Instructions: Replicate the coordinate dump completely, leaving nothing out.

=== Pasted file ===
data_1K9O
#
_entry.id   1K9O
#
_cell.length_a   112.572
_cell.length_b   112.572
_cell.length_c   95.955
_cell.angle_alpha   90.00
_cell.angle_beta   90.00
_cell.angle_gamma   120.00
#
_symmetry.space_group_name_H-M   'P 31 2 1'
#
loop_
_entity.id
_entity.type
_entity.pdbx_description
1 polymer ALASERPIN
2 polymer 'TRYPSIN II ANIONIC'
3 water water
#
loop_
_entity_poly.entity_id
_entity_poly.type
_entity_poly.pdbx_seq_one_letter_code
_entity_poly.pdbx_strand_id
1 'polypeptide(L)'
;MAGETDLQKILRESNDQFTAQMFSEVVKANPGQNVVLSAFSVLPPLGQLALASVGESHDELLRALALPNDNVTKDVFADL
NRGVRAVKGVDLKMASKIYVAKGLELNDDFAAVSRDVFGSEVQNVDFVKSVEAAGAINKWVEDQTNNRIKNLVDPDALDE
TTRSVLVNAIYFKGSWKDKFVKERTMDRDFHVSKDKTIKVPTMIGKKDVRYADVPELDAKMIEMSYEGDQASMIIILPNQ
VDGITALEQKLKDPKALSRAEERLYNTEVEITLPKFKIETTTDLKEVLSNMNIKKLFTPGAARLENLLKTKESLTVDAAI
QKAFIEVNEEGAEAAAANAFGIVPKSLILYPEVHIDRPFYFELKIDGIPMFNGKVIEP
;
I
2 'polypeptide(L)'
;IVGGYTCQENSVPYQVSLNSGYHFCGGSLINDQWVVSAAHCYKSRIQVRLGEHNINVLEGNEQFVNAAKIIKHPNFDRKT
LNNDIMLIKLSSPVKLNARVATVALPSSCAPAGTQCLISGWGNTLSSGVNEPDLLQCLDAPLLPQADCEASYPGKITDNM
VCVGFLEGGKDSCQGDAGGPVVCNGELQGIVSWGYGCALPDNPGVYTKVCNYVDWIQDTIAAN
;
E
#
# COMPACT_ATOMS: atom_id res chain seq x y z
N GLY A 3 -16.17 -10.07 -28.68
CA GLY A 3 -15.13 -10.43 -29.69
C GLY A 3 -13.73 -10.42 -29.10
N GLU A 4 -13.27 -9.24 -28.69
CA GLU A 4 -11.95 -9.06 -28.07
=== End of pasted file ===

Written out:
data_1K9O
#
_entry.id   1K9O
#
_cell.length_a   112.572
_cell.length_b   112.572
_cell.length_c   95.955
_cell.angle_alpha   90.00
_cell.angle_beta   90.00
_cell.angle_gamma   120.00
#
_symmetry.space_group_name_H-M   'P 31 2 1'
#
loop_
_entity.id
_entity.type
_entity.pdbx_description
1 polymer ALASERPIN
2 polymer 'TRYPSIN II ANIONIC'
3 water water
#
loop_
_entity_poly.entity_id
_entity_poly.type
_entity_poly.pdbx_seq_one_letter_code
_entity_poly.pdbx_strand_id
1 'polypeptide(L)'
;MAGETDLQKILRESNDQFTAQMFSEVVKANPGQNVVLSAFSVLPPLGQLALASVGESHDELLRALALPNDNVTKDVFADL
NRGVRAVKGVDLKMASKIYVAKGLELNDDFAAVSRDVFGSEVQNVDFVKSVEAAGAINKWVEDQTNNRIKNLVDPDALDE
TTRSVLVNAIYFKGSWKDKFVKERTMDRDFHVSKDKTIKVPTMIGKKDVRYADVPELDAKMIEMSYEGDQASMIIILPNQ
VDGITALEQKLKDPKALSRAEERLYNTEVEITLPKFKIETTTDLKEVLSNMNIKKLFTPGAARLENLLKTKESLTVDAAI
QKAFIEVNEEGAEAAAANAFGIVPKSLILYPEVHIDRPFYFELKIDGIPMFNGKVIEP
;
I
2 'polypeptide(L)'
;IVGGYTCQENSVPYQVSLNSGYHFCGGSLINDQWVVSAAHCYKSRIQVRLGEHNINVLEGNEQFVNAAKIIKHPNFDRKT
LNNDIMLIKLSSPVKLNARVATVALPSSCAPAGTQCLISGWGNTLSSGVNEPDLLQCLDAPLLPQADCEASYPGKITDNM
VCVGFLEGGKDSCQGDAGGPVVCNGELQGIVSWGYGCALPDNPGVYTKVCNYVDWIQDTIAAN
;
E
#
# COMPACT_ATOMS: atom_id res chain seq x y z
N GLY A 3 -16.17 -10.07 -28.68
CA GLY A 3 -15.13 -10.43 -29.69
C GLY A 3 -13.73 -10.42 -29.10
N GLU A 4 -13.27 -9.24 -28.69
CA GLU A 4 -11.95 -9.06 -28.07